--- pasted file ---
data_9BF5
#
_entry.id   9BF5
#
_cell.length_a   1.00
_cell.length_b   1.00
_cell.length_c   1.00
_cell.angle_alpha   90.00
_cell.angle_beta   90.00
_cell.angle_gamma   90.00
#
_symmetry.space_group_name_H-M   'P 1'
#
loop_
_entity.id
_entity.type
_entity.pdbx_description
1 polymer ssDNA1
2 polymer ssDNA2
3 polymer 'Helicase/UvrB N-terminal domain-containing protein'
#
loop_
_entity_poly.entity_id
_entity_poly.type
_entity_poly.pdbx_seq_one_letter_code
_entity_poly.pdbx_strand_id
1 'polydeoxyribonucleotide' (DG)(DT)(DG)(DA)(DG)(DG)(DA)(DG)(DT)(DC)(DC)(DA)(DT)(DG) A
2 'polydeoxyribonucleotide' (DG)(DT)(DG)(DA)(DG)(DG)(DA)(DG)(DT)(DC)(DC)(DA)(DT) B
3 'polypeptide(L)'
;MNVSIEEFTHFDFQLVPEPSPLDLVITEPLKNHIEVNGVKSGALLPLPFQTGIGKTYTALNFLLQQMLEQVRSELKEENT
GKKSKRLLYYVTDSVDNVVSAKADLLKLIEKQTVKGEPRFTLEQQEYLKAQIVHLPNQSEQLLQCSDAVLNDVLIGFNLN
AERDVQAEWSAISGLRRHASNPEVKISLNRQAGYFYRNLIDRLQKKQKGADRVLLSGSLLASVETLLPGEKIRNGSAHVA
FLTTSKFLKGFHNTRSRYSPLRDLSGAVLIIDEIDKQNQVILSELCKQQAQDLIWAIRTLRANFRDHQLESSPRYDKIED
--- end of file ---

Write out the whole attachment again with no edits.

data_9BF5
#
_entry.id   9BF5
#
_cell.length_a   1.00
_cell.length_b   1.00
_cell.length_c   1.00
_cell.angle_alpha   90.00
_cell.angle_beta   90.00
_cell.angle_gamma   90.00
#
_symmetry.space_group_name_H-M   'P 1'
#
loop_
_entity.id
_entity.type
_entity.pdbx_description
1 polymer ssDNA1
2 polymer ssDNA2
3 polymer 'Helicase/UvrB N-terminal domain-containing protein'
#
loop_
_entity_poly.entity_id
_entity_poly.type
_entity_poly.pdbx_seq_one_letter_code
_entity_poly.pdbx_strand_id
1 'polydeoxyribonucleotide' (DG)(DT)(DG)(DA)(DG)(DG)(DA)(DG)(DT)(DC)(DC)(DA)(DT)(DG) A
2 'polydeoxyribonucleotide' (DG)(DT)(DG)(DA)(DG)(DG)(DA)(DG)(DT)(DC)(DC)(DA)(DT) B
3 'polypeptide(L)'
;MNVSIEEFTHFDFQLVPEPSPLDLVITEPLKNHIEVNGVKSGALLPLPFQTGIGKTYTALNFLLQQMLEQVRSELKEENT
GKKSKRLLYYVTDSVDNVVSAKADLLKLIEKQTVKGEPRFTLEQQEYLKAQIVHLPNQSEQLLQCSDAVLNDVLIGFNLN
AERDVQAEWSAISGLRRHASNPEVKISLNRQAGYFYRNLIDRLQKKQKGADRVLLSGSLLASVETLLPGEKIRNGSAHVA
FLTTSKFLKGFHNTRSRYSPLRDLSGAVLIIDEIDKQNQVILSELCKQQAQDLIWAIRTLRANFRDHQLESSPRYDKIED